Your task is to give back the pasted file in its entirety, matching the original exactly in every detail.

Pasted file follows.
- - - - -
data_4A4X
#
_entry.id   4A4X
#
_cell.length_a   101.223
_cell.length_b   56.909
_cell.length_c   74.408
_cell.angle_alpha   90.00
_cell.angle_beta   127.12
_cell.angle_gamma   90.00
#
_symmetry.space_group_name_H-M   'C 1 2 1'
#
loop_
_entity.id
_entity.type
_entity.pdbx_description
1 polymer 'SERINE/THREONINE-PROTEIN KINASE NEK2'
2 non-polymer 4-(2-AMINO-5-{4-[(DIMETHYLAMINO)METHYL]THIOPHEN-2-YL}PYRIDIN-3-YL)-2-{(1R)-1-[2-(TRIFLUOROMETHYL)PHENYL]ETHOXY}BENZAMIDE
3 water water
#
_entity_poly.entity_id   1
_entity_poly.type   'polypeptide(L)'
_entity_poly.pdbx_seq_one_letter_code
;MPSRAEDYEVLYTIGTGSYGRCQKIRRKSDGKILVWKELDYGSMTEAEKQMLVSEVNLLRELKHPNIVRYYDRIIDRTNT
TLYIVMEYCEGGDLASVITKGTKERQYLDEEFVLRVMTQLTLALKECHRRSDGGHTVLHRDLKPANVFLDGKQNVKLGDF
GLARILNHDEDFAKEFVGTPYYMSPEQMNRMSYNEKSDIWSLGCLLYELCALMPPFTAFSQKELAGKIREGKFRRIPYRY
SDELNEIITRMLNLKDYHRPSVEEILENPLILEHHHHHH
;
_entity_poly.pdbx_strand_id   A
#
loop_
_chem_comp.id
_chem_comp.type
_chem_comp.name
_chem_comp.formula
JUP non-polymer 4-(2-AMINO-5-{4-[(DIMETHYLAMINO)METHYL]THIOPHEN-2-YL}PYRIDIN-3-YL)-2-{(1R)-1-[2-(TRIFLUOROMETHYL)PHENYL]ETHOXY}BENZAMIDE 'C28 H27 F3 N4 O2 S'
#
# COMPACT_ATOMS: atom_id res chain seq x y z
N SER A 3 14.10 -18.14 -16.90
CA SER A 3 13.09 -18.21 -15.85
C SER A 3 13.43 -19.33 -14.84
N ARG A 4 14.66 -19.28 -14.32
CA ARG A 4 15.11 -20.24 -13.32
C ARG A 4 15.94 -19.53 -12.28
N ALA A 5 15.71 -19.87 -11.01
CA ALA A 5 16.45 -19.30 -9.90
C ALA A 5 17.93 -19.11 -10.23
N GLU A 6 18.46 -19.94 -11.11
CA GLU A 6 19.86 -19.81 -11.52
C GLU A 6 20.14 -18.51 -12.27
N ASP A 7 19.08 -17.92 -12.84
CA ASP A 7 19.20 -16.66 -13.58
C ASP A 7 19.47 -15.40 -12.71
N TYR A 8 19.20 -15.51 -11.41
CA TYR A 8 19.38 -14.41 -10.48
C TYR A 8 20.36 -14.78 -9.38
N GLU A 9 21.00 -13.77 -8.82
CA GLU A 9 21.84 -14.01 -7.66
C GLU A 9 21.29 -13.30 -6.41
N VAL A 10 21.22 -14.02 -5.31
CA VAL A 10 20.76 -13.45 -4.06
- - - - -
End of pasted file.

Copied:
data_4A4X
#
_entry.id   4A4X
#
_cell.length_a   101.223
_cell.length_b   56.909
_cell.length_c   74.408
_cell.angle_alpha   90.00
_cell.angle_beta   127.12
_cell.angle_gamma   90.00
#
_symmetry.space_group_name_H-M   'C 1 2 1'
#
loop_
_entity.id
_entity.type
_entity.pdbx_description
1 polymer 'SERINE/THREONINE-PROTEIN KINASE NEK2'
2 non-polymer 4-(2-AMINO-5-{4-[(DIMETHYLAMINO)METHYL]THIOPHEN-2-YL}PYRIDIN-3-YL)-2-{(1R)-1-[2-(TRIFLUOROMETHYL)PHENYL]ETHOXY}BENZAMIDE
3 water water
#
_entity_poly.entity_id   1
_entity_poly.type   'polypeptide(L)'
_entity_poly.pdbx_seq_one_letter_code
;MPSRAEDYEVLYTIGTGSYGRCQKIRRKSDGKILVWKELDYGSMTEAEKQMLVSEVNLLRELKHPNIVRYYDRIIDRTNT
TLYIVMEYCEGGDLASVITKGTKERQYLDEEFVLRVMTQLTLALKECHRRSDGGHTVLHRDLKPANVFLDGKQNVKLGDF
GLARILNHDEDFAKEFVGTPYYMSPEQMNRMSYNEKSDIWSLGCLLYELCALMPPFTAFSQKELAGKIREGKFRRIPYRY
SDELNEIITRMLNLKDYHRPSVEEILENPLILEHHHHHH
;
_entity_poly.pdbx_strand_id   A
#
loop_
_chem_comp.id
_chem_comp.type
_chem_comp.name
_chem_comp.formula
JUP non-polymer 4-(2-AMINO-5-{4-[(DIMETHYLAMINO)METHYL]THIOPHEN-2-YL}PYRIDIN-3-YL)-2-{(1R)-1-[2-(TRIFLUOROMETHYL)PHENYL]ETHOXY}BENZAMIDE 'C28 H27 F3 N4 O2 S'
#
# COMPACT_ATOMS: atom_id res chain seq x y z
N SER A 3 14.10 -18.14 -16.90
CA SER A 3 13.09 -18.21 -15.85
C SER A 3 13.43 -19.33 -14.84
N ARG A 4 14.66 -19.28 -14.32
CA ARG A 4 15.11 -20.24 -13.32
C ARG A 4 15.94 -19.53 -12.28
N ALA A 5 15.71 -19.87 -11.01
CA ALA A 5 16.45 -19.30 -9.90
C ALA A 5 17.93 -19.11 -10.23
N GLU A 6 18.46 -19.94 -11.11
CA GLU A 6 19.86 -19.81 -11.52
C GLU A 6 20.14 -18.51 -12.27
N ASP A 7 19.08 -17.92 -12.84
CA ASP A 7 19.20 -16.66 -13.58
C ASP A 7 19.47 -15.40 -12.71
N TYR A 8 19.20 -15.51 -11.41
CA TYR A 8 19.38 -14.41 -10.48
C TYR A 8 20.36 -14.78 -9.38
N GLU A 9 21.00 -13.77 -8.82
CA GLU A 9 21.84 -14.01 -7.66
C GLU A 9 21.29 -13.30 -6.41
N VAL A 10 21.22 -14.02 -5.31
CA VAL A 10 20.76 -13.45 -4.06